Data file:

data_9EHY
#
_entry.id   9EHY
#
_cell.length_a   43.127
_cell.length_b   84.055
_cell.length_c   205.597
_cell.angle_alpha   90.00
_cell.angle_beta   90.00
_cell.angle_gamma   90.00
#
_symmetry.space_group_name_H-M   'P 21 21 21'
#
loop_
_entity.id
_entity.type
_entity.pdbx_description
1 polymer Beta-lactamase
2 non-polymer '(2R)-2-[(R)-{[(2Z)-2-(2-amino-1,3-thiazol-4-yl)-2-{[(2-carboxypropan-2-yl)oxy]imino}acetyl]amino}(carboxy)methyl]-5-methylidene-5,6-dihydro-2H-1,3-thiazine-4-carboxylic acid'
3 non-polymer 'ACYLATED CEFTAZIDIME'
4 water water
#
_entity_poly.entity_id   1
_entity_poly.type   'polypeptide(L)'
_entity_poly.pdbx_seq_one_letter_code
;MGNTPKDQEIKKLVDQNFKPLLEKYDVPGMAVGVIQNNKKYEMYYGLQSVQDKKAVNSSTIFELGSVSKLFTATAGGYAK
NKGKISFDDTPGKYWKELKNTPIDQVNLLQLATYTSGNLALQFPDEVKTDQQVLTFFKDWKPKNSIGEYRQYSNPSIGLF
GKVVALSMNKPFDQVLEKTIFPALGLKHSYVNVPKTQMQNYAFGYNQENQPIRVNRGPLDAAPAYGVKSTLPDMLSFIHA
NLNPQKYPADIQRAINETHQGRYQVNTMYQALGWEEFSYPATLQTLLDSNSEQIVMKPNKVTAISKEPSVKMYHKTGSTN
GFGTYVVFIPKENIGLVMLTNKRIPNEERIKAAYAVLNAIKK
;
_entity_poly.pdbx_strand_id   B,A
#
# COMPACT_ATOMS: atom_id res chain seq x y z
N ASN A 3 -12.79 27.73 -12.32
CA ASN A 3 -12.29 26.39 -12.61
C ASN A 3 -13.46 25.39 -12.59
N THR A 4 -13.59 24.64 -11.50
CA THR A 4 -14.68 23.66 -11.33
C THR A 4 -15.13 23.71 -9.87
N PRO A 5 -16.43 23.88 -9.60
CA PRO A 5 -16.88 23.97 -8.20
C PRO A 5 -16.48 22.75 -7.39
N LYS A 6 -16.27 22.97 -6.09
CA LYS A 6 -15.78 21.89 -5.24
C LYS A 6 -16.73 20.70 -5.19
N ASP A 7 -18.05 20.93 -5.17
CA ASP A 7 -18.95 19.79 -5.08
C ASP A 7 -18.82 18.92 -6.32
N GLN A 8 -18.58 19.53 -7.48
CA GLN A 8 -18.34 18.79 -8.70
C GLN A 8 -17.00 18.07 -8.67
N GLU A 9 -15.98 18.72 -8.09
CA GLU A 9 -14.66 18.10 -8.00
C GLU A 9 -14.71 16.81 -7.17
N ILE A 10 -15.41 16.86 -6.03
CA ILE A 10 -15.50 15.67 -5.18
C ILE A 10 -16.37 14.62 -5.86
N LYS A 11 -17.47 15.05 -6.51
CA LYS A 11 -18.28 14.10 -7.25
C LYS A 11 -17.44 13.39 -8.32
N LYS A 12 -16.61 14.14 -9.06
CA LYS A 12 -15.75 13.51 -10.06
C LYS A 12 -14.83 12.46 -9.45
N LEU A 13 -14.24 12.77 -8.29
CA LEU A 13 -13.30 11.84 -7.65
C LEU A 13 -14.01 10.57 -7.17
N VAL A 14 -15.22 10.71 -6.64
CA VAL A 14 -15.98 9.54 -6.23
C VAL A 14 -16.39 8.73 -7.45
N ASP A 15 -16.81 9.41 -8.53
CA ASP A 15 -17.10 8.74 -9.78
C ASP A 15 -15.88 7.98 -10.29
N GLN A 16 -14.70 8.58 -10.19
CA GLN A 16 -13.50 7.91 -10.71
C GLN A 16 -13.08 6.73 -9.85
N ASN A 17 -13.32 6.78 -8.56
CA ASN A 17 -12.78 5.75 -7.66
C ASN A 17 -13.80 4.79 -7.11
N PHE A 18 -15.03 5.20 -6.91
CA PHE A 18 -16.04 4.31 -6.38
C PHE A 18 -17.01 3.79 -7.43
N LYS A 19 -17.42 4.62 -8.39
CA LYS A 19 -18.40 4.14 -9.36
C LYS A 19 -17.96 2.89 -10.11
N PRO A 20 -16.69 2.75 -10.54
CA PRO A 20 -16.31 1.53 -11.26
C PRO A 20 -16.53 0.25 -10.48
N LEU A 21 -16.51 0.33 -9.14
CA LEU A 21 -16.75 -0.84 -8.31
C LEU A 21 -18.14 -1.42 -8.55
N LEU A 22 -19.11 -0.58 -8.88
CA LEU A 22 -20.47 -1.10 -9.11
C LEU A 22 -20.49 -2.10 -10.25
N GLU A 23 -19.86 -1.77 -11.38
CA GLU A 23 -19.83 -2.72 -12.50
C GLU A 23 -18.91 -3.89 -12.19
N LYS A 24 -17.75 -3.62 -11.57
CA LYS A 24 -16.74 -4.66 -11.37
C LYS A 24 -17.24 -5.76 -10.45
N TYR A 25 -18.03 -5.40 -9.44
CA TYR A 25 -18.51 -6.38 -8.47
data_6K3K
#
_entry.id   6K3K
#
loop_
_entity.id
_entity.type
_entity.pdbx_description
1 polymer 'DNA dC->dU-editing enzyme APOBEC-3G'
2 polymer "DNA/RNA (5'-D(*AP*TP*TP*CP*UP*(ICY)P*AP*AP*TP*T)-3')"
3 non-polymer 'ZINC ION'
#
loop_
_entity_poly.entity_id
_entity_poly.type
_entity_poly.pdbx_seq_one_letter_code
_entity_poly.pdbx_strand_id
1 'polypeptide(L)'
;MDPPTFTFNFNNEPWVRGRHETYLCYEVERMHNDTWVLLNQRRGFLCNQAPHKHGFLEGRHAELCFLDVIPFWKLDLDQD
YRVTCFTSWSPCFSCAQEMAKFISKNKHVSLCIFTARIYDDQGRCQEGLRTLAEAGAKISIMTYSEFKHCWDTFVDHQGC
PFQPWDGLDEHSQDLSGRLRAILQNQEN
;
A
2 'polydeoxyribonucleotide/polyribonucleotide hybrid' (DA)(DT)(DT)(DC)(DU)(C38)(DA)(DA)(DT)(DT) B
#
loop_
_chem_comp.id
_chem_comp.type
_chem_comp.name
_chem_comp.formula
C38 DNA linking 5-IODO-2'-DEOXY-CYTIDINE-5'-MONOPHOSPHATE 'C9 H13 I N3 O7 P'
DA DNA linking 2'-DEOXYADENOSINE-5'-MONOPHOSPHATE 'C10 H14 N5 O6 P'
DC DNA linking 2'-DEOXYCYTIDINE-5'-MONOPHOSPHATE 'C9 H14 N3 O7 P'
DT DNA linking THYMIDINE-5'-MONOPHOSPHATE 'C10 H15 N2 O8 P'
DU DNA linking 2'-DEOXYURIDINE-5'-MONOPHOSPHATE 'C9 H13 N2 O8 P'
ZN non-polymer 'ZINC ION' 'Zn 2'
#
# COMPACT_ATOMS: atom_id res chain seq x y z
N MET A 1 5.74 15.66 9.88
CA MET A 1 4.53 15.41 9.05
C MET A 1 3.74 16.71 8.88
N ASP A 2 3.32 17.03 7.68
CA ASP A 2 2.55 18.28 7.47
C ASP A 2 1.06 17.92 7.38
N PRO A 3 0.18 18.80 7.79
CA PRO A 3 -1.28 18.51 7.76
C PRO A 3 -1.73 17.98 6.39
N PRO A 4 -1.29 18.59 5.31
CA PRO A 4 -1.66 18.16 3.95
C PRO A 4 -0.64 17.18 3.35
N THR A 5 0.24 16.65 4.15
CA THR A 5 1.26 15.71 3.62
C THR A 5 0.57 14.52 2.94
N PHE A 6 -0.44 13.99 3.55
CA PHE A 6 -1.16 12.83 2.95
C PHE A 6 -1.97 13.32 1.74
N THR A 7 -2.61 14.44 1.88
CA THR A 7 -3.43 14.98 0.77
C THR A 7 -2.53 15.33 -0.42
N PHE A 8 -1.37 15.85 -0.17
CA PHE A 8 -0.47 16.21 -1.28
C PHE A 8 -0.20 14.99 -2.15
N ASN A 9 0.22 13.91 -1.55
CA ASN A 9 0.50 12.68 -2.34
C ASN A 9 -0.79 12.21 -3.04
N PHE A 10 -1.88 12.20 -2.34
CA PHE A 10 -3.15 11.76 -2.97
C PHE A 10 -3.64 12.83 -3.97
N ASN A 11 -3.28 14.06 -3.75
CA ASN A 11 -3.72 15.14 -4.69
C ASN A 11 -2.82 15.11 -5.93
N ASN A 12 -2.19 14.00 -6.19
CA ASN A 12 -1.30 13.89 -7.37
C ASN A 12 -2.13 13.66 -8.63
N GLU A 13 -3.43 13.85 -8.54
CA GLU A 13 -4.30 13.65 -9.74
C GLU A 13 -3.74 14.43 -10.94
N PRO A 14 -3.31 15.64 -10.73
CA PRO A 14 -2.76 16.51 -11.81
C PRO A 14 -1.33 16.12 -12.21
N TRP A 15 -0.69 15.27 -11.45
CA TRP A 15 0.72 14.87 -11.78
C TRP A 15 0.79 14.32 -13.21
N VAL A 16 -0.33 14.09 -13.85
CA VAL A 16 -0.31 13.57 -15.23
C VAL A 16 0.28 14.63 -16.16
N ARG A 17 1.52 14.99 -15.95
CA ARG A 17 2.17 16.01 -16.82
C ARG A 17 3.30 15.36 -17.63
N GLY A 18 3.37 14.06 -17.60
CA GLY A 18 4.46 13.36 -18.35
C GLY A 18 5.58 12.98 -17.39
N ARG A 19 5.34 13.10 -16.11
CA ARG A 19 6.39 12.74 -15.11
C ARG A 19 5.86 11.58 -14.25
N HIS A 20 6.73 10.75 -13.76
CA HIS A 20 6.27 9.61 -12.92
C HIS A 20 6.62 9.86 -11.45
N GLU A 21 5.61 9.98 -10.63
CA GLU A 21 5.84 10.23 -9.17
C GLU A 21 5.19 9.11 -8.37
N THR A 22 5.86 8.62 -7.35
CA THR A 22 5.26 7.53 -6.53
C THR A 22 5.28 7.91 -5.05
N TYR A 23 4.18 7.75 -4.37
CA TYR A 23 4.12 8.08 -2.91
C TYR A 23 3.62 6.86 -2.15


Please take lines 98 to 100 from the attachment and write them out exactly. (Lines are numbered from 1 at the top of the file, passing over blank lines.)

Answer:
N LYS A 24 -17.75 -3.62 -11.57
CA LYS A 24 -16.74 -4.66 -11.37
C LYS A 24 -17.24 -5.76 -10.45